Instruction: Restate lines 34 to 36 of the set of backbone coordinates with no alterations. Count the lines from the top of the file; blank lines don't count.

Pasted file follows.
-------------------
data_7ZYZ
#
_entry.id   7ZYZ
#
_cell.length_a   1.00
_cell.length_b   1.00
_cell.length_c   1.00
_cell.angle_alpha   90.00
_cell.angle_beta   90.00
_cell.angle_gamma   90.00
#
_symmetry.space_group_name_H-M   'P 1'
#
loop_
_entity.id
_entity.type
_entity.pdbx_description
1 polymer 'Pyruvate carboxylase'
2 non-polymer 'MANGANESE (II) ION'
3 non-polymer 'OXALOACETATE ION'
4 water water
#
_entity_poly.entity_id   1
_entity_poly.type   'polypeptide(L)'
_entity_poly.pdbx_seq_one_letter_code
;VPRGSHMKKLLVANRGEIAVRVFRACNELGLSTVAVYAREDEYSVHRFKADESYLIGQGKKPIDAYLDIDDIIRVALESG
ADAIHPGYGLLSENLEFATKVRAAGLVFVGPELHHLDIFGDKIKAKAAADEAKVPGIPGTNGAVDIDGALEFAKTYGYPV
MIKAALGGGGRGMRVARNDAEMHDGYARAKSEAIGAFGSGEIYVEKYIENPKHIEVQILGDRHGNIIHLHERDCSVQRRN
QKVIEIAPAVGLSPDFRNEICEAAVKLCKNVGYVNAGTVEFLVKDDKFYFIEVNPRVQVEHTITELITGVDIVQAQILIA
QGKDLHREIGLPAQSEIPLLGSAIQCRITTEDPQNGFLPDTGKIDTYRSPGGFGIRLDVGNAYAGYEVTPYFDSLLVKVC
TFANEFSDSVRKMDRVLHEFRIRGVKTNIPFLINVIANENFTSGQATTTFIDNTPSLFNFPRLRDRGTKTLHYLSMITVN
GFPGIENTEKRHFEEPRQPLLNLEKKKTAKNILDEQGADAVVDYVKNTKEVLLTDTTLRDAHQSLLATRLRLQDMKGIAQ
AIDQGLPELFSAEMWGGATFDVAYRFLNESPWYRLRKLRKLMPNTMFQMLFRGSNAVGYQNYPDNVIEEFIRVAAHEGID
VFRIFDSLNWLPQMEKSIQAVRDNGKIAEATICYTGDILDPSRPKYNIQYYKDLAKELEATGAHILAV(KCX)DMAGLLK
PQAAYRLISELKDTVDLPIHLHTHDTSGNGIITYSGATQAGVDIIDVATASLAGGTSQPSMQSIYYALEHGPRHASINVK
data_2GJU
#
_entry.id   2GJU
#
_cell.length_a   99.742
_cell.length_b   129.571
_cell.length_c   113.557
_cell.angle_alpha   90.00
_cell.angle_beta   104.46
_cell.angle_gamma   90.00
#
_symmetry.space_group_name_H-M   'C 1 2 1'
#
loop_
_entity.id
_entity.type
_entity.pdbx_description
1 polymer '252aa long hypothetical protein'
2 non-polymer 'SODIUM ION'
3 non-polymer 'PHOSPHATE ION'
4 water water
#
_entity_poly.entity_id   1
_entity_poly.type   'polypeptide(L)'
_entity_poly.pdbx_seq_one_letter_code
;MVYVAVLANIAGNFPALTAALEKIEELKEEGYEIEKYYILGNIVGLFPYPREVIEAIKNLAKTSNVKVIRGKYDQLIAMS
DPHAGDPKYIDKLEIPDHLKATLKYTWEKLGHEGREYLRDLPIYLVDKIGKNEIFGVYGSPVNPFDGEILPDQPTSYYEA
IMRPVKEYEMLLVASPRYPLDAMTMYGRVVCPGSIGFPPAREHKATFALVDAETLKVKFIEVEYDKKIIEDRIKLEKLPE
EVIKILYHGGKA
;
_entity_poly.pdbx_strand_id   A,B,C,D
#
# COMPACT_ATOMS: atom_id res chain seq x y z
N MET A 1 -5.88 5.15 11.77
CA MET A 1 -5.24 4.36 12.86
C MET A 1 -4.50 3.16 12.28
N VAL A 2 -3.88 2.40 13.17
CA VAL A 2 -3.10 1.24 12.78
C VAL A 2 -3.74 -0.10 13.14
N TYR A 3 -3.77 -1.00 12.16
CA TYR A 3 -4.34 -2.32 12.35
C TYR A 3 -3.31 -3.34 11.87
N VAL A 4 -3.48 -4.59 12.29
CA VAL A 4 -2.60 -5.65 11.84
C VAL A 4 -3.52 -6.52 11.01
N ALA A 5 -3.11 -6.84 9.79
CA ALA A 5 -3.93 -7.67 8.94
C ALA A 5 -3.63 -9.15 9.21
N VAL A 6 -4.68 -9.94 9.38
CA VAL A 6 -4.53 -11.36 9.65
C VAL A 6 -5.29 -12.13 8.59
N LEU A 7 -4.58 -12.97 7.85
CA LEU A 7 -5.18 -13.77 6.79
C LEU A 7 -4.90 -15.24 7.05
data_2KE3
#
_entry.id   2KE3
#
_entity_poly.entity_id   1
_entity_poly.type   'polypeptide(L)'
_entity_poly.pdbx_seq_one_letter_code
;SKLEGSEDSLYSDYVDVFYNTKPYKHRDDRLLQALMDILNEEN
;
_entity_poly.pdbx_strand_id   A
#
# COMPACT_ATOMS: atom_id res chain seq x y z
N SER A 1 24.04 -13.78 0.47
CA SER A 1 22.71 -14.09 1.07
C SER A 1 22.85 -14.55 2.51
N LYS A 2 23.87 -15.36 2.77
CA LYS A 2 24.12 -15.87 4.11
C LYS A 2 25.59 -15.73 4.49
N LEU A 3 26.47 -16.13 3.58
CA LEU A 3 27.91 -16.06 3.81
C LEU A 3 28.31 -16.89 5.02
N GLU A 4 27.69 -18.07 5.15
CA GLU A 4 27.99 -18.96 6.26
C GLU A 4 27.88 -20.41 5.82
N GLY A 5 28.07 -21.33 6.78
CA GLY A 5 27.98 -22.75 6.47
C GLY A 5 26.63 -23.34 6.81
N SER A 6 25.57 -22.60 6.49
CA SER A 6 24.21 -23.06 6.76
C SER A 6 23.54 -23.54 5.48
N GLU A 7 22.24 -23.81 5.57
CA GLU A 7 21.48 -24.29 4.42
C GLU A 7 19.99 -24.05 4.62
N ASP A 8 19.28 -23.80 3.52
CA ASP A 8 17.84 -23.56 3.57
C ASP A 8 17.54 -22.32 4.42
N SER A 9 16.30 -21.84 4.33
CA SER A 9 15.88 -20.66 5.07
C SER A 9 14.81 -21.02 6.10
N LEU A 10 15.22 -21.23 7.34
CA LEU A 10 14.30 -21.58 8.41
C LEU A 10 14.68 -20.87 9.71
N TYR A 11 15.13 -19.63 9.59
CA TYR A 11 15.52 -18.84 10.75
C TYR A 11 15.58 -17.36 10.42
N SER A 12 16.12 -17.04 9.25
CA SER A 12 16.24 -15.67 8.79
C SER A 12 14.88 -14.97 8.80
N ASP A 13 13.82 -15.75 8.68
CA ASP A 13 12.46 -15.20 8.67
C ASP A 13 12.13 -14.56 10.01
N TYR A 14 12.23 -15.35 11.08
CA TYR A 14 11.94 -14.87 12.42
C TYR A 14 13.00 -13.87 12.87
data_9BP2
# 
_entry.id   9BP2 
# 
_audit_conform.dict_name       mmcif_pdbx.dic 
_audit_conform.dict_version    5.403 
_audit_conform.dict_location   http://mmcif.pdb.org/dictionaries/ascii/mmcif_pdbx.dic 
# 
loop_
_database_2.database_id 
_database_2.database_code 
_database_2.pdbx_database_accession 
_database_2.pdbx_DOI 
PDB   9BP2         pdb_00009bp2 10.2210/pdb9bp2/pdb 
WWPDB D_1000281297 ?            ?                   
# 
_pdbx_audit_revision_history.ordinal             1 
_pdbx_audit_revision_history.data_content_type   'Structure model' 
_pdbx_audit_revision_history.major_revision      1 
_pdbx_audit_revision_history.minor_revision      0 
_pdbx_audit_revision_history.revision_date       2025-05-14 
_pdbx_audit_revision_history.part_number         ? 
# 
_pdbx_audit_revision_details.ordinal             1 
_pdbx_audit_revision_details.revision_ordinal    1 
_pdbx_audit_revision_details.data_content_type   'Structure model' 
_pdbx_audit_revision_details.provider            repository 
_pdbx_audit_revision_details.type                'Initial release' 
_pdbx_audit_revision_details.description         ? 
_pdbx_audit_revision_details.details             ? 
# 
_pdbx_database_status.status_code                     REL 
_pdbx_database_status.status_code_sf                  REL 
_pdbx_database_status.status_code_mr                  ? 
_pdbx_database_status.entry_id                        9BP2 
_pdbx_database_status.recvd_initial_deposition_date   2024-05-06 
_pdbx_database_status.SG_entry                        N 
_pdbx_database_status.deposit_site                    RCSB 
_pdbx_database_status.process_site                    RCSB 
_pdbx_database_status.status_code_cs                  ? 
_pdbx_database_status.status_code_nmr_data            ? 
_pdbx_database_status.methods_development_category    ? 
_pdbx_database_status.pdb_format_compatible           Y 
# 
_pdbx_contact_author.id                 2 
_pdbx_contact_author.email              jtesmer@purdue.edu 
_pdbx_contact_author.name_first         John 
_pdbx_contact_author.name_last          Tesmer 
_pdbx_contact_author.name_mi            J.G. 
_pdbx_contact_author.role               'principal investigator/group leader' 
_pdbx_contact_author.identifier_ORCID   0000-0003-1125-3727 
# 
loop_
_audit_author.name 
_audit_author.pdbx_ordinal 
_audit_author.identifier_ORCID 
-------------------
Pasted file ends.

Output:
VFRIFDSLNWLPQMEKSIQAVRDNGKIAEATICYTGDILDPSRPKYNIQYYKDLAKELEATGAHILAV(KCX)DMAGLLK
PQAAYRLISELKDTVDLPIHLHTHDTSGNGIITYSGATQAGVDIIDVATASLAGGTSQPSMQSIYYALEHGPRHASINVK
data_2GJU